With such incidentalomas, it leads to patient anxiety causing physicians and surgeons to order even more tests and procedures (which themselves may lead to other incidentalomas). The vast majority of such incidentalomas are "nothings" without any significance, but hard to persuade patients otherwise at times.
In the ENT world, incidentalomas are very common when CT and MRI scans are performed of the head for a headache, stroke, eye pain, dizziness, or some other non-sinus related complaint.
In the report, there is the statement of:
"There is an opacified mass inside the right maxillary sinus cavity [or some other sinus cavity] two centimeters [or larger] in size."Compare the above CT scan (red arrow pointing to the mass) with a normal CT scan of the sinuses below:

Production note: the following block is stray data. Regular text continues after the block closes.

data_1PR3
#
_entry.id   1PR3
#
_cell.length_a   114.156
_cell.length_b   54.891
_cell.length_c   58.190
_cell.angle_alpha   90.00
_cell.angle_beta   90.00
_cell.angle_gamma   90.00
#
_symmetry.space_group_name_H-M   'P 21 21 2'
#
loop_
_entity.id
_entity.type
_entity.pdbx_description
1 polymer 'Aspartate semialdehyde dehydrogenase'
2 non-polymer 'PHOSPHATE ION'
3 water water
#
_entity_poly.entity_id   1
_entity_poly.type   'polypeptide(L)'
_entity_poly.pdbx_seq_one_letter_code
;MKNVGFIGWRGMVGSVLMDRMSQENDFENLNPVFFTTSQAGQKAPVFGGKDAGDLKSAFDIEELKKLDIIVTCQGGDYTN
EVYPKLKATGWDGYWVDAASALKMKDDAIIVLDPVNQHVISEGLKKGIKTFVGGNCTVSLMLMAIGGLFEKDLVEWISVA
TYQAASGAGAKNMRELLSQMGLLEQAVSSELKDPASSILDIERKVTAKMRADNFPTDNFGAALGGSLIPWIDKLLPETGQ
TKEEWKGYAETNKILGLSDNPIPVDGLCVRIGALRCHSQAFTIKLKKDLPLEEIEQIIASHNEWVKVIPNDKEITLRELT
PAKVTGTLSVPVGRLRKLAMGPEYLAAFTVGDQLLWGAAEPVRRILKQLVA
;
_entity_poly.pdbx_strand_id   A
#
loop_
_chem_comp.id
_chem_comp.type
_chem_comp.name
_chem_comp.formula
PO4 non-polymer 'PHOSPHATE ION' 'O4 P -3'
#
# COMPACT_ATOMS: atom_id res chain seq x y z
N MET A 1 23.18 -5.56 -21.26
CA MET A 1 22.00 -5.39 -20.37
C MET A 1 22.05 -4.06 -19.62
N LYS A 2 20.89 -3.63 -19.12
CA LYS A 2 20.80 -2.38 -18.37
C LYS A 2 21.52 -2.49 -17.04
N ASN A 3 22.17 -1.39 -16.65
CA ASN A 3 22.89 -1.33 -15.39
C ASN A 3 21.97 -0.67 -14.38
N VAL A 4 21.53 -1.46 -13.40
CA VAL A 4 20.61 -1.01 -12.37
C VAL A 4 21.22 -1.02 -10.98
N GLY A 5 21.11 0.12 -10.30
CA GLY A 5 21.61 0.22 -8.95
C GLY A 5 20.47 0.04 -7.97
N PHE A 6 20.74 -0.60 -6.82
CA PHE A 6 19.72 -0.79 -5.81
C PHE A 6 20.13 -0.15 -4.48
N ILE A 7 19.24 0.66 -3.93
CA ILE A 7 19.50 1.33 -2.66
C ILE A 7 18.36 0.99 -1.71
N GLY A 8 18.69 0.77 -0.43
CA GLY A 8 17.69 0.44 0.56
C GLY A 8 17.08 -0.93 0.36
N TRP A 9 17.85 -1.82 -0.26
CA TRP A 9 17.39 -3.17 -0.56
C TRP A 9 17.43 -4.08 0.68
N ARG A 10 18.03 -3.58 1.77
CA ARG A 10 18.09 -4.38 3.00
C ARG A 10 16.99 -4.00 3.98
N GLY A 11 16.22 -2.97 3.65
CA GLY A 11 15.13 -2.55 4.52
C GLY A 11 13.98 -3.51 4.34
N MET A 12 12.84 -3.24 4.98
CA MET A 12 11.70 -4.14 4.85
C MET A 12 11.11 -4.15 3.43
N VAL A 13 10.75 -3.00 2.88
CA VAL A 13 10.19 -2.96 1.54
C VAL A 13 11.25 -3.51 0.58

IF symptoms are localized to the corresponding mass on the CT/MRI scan, than further management which may include surgery can be pursued.
However, the vast majority of patients have absolutely NO symptoms localized to the corresponding abnormality. Radiologists and ENTs report that such a mass is most likely a benign mucosal inclusion cyst for which there is no significance and nothing more needs to be done.
However, some patients due to cancer concerns, even insist on having surgery to get it removed, even in spite of the risks associated with surgery including brain fluid leakage, eye damage, etc.
I personally usually insist a patient get a 2nd opinion prior to any surgical intervention for an incidentaloma if I'm pressured to "do something" when my gut feeling is to "do nothing."
The Fallout of a Chance Medical Finding. New York Times 1/17/13